Report of the Secretary of War, communicating, in Answer to a resolution of the Senate, a report and map of the examination of New Mexico. 30th Congress, 1st Session, Senate Executive Document No. 23
Publisher: Government Printing Office for the Senate
Place: Washington, DC
132 pages with 24 lithographed plates and a large folding lithograph, black and white map as issued. 25 1/2 x 19 3/8" with full margins. Sheet size: 26 x 20 1/4". Royal octavo (9 1/4" x 5 3/4") bound in quarter leather with red spine label in gilt over marbled boards. Original wrappers not present, but the Streeter catalogue states that some copies were issued without wrappers. (Howes A-11, Wagner-Camp 143, Graff 5, Rittenhouse 2, Flake 726. Streeter 168) First Senate Edition.
According to Streeter, the present map is "probably the second issue of the first printed map of New Mexico made public by the War Department, the first issue having appeared without the name of the lithographer with the Abert report when that was printed in the House edition of Emory's Notes of a Military Reconnaissance." The second issue was folded into Abert's summation of his findings, Report to the Secretary of War, published in 1848. Abert and Peck, both officers with the Army Topographical Corps of Engineers, began their reconnaissance of New Mexico two years earlier, in 1846, shortly after the Mexican province surrendered to the American army. Their report combined a topographical survey with scientific data on the new territory's population, political organization, flora, fauna, and mining districts. Today, the report is considered a founding document in Southwestern literature. The map is fascinating for its highly detailed depiction of topographical features. It also shows towns, Indian pueblos, battle sites, archaeological ruins, and mines. It is an excellent example of this basic Santa Fe Trail document and a fundamental addition to any collection of New Mexicana.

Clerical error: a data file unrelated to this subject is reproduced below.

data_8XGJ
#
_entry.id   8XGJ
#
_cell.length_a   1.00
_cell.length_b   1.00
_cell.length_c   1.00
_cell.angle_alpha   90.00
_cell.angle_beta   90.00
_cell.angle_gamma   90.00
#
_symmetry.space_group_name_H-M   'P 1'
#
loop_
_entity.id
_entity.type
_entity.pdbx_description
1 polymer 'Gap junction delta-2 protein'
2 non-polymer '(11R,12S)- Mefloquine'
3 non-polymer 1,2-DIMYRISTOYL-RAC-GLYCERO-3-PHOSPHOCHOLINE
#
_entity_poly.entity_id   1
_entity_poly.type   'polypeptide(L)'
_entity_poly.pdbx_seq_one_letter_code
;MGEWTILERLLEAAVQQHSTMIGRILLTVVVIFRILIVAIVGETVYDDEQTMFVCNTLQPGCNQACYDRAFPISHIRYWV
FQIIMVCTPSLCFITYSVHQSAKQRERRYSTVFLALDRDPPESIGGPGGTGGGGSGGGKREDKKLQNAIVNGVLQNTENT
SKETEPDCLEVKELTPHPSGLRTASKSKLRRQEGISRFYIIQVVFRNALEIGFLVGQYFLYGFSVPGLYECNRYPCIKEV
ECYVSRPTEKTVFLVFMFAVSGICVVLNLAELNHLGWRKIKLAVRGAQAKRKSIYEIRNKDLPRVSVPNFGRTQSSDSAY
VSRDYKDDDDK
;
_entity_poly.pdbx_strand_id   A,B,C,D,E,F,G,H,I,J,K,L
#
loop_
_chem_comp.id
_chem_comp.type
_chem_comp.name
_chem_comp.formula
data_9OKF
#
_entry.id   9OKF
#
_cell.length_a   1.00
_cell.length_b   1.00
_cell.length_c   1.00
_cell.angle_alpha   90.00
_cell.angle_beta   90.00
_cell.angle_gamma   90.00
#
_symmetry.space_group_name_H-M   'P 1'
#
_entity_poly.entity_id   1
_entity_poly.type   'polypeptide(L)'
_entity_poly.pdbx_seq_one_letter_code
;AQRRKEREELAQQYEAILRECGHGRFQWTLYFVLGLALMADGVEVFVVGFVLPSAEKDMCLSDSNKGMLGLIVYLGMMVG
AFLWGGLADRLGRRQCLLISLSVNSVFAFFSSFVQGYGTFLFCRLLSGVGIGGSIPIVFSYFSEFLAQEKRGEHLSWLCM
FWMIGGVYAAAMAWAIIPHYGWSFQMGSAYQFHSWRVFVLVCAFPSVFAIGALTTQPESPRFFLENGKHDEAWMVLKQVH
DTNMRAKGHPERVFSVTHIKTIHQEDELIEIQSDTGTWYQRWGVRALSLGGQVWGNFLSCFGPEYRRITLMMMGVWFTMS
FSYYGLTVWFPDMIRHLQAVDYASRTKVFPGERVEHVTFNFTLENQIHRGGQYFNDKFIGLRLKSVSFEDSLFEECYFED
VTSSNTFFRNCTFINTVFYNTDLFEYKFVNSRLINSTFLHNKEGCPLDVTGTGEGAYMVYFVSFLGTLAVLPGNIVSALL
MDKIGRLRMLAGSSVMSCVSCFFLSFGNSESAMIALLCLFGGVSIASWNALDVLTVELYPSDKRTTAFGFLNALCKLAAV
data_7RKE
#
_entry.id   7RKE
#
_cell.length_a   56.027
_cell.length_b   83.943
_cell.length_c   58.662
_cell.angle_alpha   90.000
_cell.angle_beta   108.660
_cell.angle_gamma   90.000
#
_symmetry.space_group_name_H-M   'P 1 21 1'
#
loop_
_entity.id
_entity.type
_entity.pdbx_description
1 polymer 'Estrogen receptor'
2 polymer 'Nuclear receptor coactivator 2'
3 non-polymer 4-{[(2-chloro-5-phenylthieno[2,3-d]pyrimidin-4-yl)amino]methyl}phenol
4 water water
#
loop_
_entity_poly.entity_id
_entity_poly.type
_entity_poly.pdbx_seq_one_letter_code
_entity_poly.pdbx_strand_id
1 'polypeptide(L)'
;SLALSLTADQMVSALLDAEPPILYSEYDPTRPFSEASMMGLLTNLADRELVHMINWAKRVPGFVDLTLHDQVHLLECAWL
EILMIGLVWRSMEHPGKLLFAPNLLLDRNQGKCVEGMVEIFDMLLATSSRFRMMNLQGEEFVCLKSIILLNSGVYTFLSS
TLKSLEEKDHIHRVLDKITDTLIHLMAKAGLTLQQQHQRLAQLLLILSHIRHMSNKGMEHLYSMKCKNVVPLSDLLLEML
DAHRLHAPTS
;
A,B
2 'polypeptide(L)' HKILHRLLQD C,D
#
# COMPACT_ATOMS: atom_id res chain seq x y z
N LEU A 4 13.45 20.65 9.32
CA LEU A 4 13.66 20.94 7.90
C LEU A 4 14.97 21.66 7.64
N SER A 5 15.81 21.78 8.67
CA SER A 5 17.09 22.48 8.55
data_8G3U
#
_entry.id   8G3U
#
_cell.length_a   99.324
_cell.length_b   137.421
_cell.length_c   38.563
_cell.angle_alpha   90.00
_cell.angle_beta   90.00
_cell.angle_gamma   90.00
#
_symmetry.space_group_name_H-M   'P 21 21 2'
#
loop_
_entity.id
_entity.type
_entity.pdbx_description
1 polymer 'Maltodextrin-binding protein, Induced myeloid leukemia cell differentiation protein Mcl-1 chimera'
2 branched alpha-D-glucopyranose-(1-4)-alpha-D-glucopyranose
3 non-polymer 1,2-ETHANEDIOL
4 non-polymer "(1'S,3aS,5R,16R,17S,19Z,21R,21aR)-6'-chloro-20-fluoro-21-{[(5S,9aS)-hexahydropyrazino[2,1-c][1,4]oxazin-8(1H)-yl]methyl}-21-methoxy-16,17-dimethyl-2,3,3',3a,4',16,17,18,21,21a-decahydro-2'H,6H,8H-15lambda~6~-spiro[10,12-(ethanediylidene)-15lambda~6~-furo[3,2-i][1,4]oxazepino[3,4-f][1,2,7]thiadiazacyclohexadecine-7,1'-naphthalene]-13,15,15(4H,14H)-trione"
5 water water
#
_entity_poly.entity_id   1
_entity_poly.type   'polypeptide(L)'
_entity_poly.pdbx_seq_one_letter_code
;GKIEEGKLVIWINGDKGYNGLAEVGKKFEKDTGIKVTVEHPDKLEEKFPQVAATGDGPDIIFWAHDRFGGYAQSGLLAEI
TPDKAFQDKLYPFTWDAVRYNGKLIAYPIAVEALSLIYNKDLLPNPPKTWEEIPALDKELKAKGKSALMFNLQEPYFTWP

James William Abert was an American soldier, explorer, ornithologist and topographical artist. In the summer of 1845 Abert was attached to the third expedition of John Charles Frémont, whose assignment was "to make reconnaissance southward and eastward along the Canadian River through the country of Kiowa and Comanche." Frémont, however, chose to take his main party on to California, and gave command of the Canadian River mission to Abert, with an assistant, Lt. William G. Peck. The legendary mountain man Thomas Fitzpatrick was employed as a guide, and Bent employees John L. Hatcher and Caleb Greenwood were hired temporarily as hunters. Except for the two young officers, the entire party of thirty-three was composed of civilians. The expedition struck the headwaters of the Canadian and followed it through the breaks in eastern New Mexico and into the Texas Panhandle. Continuing along the north bank of the Canadian, Abert noted many Panhandle landmarks, including Atascosa Creek and the Alibates Flint Quarries which he labeled Agate Bluffs. The expedition arrived at Bent's trading house in what is now Hutchinson County on September 14, rested there for a day, and exchanged gifts with a party of Kiowas and Comancheros. Three Kiowas had briefly joined the expedition to help keep the peace. On September 16, after Hatcher and Greenwood had left to return to Bent's Fort, the remainder of Abert's party crossed the Canadian and turned toward the southeast. Near the site of present Laketon, in Gray County, the party struck the North Fork of the Red River, which they mistook for the Washita and followed for a while, then turned back northeast toward the Canadian. They crossed the present Oklahoma boundary before reaching the Canadian, which they followed to its confluence with the Arkansas. At Fort Gibson, in eastern Indian Territory, the expedition was disbanded, and Abert and Peck went on to St. Louis. In the summer of 1846 Abert and Peck accompanied Gen. Stephen W. Kearny's Army of the West to New Mexico. Abert came down with a fever in July and had to remain behind at Bent's Fort to recuperate. While he was sick he continued his studies in natural science and ethnology and compiled a tribal dictionary. Afterward he joined Peck in Santa Fe, and the two lieutenants conducted a thorough survey of New Mexico as far south as Socorro. They visited each of the Rio Grande pueblos and, as before, took note of the geology and wildlife of the new American territory, as well as of the habits and customs of its native residents. Abert then went to Washington to submit his report to Congress.
Scattered light foxing to text and first plate else a very good to fine copy. Provenance: The Estate of David Spinney.